Social implications

The differentiation of the aspects mentioned above comes from the social and culture policies, company policies and business cultures between these two sub-realms. Pro-environmental actions are apparently promoted less publicly in Eastern European countries than in Central European countries. The reaction to the trend for demand of greener hotels is stronger in the West, and its hotels are more likely to have legislation requirements and public support as an incentive to adopt pro-environmental measures in their business operations.

Originality/value

The study is based on data obtained from seven countries. The results revealed a problem of the macro-environmental influence on hotels’ potential to implement environmentally sustainable approaches and procedures throughout the industry.

Details

International Journal of Contemporary Hospitality Management, vol. 31 no. 6
Type: Research Article
ISSN: 0959-6119

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Article
Publication date: 1 May 2006

Borisas Melnikas, Petras Baršauskas and Vaida Kvainauskaitė

The paper aims to evaluate the problems and theoretical characteristics of integral cultural space development in the context of transition processes in Central and Eastern Europe.

Abstract

Purpose

The paper aims to evaluate the problems and theoretical characteristics of integral cultural space development in the context of transition processes in Central and Eastern Europe.

Design/methodology/approach

The paper has used the outcomes of the research conducted over recent several years, dedicated to the diagnostics of the problems of transformations as well as economic and social development in Central and Eastern Europe with a special reference to the development of the integral cultural space.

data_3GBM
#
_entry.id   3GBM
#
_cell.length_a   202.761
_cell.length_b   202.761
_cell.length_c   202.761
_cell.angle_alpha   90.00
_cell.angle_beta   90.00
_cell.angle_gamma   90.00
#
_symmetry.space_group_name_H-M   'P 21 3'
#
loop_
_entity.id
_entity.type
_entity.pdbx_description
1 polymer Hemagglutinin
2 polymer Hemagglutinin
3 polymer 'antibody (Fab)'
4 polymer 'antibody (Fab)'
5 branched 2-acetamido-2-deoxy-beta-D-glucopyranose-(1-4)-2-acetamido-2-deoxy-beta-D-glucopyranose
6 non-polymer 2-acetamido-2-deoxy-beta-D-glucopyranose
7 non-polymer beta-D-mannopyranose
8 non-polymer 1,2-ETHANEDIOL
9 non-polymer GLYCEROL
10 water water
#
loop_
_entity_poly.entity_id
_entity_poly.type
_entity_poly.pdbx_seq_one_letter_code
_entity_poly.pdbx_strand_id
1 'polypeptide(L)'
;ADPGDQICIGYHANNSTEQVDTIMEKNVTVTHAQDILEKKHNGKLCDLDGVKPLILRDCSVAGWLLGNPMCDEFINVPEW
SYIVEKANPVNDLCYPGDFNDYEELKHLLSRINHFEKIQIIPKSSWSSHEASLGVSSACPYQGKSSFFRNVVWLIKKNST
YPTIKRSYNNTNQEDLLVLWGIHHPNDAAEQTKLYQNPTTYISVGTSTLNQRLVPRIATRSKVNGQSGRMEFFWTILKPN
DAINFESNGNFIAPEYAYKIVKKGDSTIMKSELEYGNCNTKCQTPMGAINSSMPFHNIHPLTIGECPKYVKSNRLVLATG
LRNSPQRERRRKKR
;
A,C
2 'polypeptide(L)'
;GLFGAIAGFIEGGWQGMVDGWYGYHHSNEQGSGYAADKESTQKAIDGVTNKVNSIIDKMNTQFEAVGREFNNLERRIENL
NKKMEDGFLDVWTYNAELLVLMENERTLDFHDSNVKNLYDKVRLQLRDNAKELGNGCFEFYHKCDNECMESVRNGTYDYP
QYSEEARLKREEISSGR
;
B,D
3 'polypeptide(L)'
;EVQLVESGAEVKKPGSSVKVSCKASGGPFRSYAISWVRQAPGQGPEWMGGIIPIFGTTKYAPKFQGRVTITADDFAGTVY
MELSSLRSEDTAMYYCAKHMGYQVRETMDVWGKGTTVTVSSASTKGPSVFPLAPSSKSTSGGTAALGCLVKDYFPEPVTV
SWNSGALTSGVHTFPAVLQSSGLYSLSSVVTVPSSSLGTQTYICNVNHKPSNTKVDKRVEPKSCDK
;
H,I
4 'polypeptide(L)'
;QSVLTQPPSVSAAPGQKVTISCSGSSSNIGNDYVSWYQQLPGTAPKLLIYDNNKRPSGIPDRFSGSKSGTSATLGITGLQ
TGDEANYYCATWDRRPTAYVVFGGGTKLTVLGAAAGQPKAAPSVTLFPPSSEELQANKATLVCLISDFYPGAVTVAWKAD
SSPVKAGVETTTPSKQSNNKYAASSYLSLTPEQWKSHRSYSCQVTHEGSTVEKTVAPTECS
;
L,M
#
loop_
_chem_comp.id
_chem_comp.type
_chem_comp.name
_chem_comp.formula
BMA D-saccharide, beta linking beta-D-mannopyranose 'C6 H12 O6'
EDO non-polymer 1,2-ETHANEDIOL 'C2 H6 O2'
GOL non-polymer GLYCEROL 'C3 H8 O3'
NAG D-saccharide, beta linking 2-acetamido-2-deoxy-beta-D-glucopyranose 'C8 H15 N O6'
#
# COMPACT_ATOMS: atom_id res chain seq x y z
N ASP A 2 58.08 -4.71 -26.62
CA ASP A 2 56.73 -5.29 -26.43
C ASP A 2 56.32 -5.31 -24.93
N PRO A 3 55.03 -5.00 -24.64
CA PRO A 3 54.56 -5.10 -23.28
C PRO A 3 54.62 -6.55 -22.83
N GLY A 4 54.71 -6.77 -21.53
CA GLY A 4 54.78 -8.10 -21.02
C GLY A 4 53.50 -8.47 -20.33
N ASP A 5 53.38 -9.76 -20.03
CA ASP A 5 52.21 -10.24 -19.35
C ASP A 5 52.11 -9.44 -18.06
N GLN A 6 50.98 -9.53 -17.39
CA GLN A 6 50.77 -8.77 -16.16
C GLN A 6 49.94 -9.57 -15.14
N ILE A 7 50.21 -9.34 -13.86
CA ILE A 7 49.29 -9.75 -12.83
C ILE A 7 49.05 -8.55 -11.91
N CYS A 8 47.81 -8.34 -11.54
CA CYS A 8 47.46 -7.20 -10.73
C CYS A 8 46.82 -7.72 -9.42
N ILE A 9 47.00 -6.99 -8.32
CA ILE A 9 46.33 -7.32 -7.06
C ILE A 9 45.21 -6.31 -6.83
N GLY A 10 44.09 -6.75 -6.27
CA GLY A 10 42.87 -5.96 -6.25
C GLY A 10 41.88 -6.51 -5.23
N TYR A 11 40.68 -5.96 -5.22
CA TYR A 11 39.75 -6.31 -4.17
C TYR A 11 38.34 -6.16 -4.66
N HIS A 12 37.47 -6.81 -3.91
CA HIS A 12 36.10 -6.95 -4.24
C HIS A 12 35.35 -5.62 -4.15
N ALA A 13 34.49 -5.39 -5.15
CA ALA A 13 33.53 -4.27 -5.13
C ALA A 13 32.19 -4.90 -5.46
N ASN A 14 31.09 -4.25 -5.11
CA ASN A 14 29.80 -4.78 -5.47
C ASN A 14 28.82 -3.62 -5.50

Findings

Major findings show that the creation and development of the integral cultural space in Europe is a very complex and controversial process, and in this course various problems and conflicts arise. Therefore, to encourage the creation of the integral cultural space in Europe appropriate cultural policies need to be implemented in Europe. These policies may embrace many priorities including the preservation of cultural diversity, adaptation and dissemination of integrated European dimensions and elimination of inappropriate factors within humanism and democracy of all European countries.

Practical implications

For implementation of key priorities of cultural policies the use of a number of pan‐European scale special programmes is suggested.

Originality/value

The new non‐traditional ideas of possible economic and social development in Central and Eastern Europe are discussed.

Details

Baltic Journal of Management, vol. 1 no. 2
Type: Research Article
ISSN: 1746-5265

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Article
Publication date: 30 March 2020